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Submission Instructions

The AJP Indigenous Knowledges in Psychology Collection aims to amplify epistemic justice in psychology, in a number of important ways:

  • All articles accepted in this collection must have an Indigenous person as FIRST author. The first author does not have to be a psychologist specifically and can be working in a professional role in Indigenous knowledges that relates to psychology (for instance researchers in social and emotional wellbeing).
  • All authors are required to state their cultural background and positionality within the article to clearly articulate whose voice and knowledges are being represented.
  • It is recommended that Indigenous Elders and community members who were central to the body of work presented in the article (e.g. knowledge sharing, community connections, data collection, mentoring) are appropriately acknowledged through authorship and intext. However, it is acknowledged that in some instances Elder and community members may prefer to be acknowledged or remain anonymous.
  • Indigenous governance and oversight of a body of work is clearly outlined in the article.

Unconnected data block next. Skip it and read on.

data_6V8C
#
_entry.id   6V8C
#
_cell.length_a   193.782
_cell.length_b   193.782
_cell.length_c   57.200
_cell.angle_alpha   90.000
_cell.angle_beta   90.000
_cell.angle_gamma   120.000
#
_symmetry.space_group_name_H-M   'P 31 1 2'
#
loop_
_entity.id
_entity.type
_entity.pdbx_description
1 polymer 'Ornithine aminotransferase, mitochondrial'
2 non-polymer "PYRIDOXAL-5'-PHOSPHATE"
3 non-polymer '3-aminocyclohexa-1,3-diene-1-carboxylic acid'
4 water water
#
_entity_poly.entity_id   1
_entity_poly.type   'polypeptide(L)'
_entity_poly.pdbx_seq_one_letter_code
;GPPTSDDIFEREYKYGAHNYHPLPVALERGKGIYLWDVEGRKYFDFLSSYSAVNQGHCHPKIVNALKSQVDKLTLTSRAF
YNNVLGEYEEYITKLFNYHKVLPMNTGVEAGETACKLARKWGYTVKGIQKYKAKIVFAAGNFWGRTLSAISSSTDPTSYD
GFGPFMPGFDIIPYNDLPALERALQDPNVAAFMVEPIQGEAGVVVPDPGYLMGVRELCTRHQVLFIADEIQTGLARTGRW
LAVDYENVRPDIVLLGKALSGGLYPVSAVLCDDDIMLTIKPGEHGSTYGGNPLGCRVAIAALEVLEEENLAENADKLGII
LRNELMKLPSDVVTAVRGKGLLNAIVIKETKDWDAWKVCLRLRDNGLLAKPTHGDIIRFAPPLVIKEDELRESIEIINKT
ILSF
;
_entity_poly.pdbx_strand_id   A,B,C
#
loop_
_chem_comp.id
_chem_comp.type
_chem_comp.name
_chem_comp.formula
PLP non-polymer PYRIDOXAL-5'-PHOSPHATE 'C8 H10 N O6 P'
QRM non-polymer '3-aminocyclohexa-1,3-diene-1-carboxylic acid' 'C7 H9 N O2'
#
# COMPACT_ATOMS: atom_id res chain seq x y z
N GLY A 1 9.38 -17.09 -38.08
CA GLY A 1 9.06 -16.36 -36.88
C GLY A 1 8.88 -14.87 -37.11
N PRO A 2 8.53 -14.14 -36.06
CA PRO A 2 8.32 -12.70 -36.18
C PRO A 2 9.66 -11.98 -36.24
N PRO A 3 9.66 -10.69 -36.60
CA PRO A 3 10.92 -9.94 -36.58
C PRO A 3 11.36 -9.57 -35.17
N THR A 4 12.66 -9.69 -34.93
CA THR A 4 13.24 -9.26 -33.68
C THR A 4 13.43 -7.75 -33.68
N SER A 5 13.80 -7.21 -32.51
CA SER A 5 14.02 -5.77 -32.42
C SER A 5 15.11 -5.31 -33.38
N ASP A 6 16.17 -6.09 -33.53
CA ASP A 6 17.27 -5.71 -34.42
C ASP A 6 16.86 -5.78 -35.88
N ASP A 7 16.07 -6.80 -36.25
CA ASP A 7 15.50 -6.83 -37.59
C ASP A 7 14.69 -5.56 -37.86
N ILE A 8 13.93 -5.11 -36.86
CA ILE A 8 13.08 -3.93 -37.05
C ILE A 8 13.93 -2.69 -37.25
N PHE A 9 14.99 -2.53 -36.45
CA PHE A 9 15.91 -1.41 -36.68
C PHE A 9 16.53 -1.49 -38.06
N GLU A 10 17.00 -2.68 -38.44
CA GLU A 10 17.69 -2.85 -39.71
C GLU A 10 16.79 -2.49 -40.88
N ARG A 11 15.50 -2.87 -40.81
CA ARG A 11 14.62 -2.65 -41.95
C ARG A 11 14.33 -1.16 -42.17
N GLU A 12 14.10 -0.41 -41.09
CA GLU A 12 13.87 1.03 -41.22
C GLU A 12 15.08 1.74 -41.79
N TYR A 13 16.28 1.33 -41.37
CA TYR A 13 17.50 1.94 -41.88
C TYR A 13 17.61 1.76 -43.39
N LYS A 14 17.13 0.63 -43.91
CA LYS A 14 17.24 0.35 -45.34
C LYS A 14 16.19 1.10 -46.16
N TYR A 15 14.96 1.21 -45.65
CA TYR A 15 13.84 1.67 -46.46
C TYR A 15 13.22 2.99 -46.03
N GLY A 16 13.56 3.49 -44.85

• It is recommended that literature cited in articles are authored/co-authored by Indigenous peoples, and this is stated in text where appropriate (for examples: “Indigenous researcher/scholar/researcher, [Name], writes….”).
  • Authors are encouraged to utilise an Indigenous quality appraisal tool/s to critically assess research in Indigenous health. See below for an example:

About the Guest Advisor Team

  • Belle Selkirk is a Noongar woman from the Southwest of Western Australia. She is a Research Fellow in the Transforming Indigenous Mental Health and Wellbeing (TIMHWB) grant and the Australian Indigenous Psychologist Education Project (AIPEP). The TIMHWB and AIPEP projects are led by esteemed Aboriginal Psychologist and leader, Professor Pat Dudgeon AM. She is a Clinical Psychologist in private practice with extensive experience in psychotherapy, social and emotional wellbeing, trauma-informed and culturally-informed clinical care. She is a member of the Australian Indigenous Psychologists Association (AIPA).
  • Dr Yvonne Clark is a Kokatha/Wirangu woman from South Australia and a clinically endorsed psychologist with her PhD. Yvonne has extensive experience as a psychologist, academic and researcher within government, private, community controlled, university and institutional sectors. As a clinician, and now as a researcher, she has worked and focuses mainly on Aboriginal parents, children, adolescents and their families and in decolonising systems. Her research generates new knowledges as well as improve Aboriginal parents and young people’s journey. Yvonne is a Director with the Australian Indigenous Psychologists Association, co-chair of the APS Aboriginal and Torres Strait Islander People and Psychology Interest group, and member of the South Australian Child Development Council (a ministerial appointment).